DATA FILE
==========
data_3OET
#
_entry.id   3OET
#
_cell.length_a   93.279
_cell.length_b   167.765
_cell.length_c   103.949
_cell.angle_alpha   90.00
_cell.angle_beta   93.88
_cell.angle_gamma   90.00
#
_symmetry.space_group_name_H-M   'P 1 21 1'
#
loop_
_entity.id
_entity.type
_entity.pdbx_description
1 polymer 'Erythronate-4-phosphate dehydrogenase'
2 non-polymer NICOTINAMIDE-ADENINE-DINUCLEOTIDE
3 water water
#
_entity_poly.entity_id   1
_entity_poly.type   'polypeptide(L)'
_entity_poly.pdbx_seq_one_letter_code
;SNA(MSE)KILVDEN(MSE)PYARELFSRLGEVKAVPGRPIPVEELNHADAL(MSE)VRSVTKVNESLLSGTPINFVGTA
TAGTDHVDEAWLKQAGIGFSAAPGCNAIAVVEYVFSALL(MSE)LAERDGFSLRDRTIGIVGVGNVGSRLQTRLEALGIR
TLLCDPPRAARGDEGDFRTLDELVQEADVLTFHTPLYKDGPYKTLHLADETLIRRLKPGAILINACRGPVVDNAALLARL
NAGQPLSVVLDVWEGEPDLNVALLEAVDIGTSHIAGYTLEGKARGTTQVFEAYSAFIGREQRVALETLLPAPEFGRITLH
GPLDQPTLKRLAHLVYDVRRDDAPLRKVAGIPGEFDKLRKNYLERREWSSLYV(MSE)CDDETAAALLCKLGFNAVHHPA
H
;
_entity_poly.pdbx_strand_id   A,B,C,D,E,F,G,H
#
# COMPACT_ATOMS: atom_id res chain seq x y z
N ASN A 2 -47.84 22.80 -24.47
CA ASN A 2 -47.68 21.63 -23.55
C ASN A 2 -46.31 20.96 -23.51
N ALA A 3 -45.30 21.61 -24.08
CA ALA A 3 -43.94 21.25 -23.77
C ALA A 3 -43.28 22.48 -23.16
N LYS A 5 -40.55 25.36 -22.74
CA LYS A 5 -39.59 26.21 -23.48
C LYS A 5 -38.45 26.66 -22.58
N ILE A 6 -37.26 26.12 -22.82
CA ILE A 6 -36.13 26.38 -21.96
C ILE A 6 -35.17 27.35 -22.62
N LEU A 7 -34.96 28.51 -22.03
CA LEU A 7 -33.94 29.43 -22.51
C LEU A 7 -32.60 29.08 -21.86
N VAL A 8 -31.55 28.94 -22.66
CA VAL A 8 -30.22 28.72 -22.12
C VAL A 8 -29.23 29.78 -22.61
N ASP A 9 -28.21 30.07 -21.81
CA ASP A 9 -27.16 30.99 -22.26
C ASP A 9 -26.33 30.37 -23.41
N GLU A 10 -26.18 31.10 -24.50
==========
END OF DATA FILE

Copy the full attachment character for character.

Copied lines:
data_3OET
#
_entry.id   3OET
#
_cell.length_a   93.279
_cell.length_b   167.765
_cell.length_c   103.949
_cell.angle_alpha   90.00
_cell.angle_beta   93.88
_cell.angle_gamma   90.00
#
_symmetry.space_group_name_H-M   'P 1 21 1'
#
loop_
_entity.id
_entity.type
_entity.pdbx_description
1 polymer 'Erythronate-4-phosphate dehydrogenase'
2 non-polymer NICOTINAMIDE-ADENINE-DINUCLEOTIDE
3 water water
#
_entity_poly.entity_id   1
_entity_poly.type   'polypeptide(L)'
_entity_poly.pdbx_seq_one_letter_code
;SNA(MSE)KILVDEN(MSE)PYARELFSRLGEVKAVPGRPIPVEELNHADAL(MSE)VRSVTKVNESLLSGTPINFVGTA
TAGTDHVDEAWLKQAGIGFSAAPGCNAIAVVEYVFSALL(MSE)LAERDGFSLRDRTIGIVGVGNVGSRLQTRLEALGIR
TLLCDPPRAARGDEGDFRTLDELVQEADVLTFHTPLYKDGPYKTLHLADETLIRRLKPGAILINACRGPVVDNAALLARL
NAGQPLSVVLDVWEGEPDLNVALLEAVDIGTSHIAGYTLEGKARGTTQVFEAYSAFIGREQRVALETLLPAPEFGRITLH
GPLDQPTLKRLAHLVYDVRRDDAPLRKVAGIPGEFDKLRKNYLERREWSSLYV(MSE)CDDETAAALLCKLGFNAVHHPA
H
;
_entity_poly.pdbx_strand_id   A,B,C,D,E,F,G,H
#
# COMPACT_ATOMS: atom_id res chain seq x y z
N ASN A 2 -47.84 22.80 -24.47
CA ASN A 2 -47.68 21.63 -23.55
C ASN A 2 -46.31 20.96 -23.51
N ALA A 3 -45.30 21.61 -24.08
CA ALA A 3 -43.94 21.25 -23.77
C ALA A 3 -43.28 22.48 -23.16
N LYS A 5 -40.55 25.36 -22.74
CA LYS A 5 -39.59 26.21 -23.48
C LYS A 5 -38.45 26.66 -22.58
N ILE A 6 -37.26 26.12 -22.82
CA ILE A 6 -36.13 26.38 -21.96
C ILE A 6 -35.17 27.35 -22.62
N LEU A 7 -34.96 28.51 -22.03
CA LEU A 7 -33.94 29.43 -22.51
C LEU A 7 -32.60 29.08 -21.86
N VAL A 8 -31.55 28.94 -22.66
CA VAL A 8 -30.22 28.72 -22.12
C VAL A 8 -29.23 29.78 -22.61
N ASP A 9 -28.21 30.07 -21.81
CA ASP A 9 -27.16 30.99 -22.26
C ASP A 9 -26.33 30.37 -23.41
N GLU A 10 -26.18 31.10 -24.50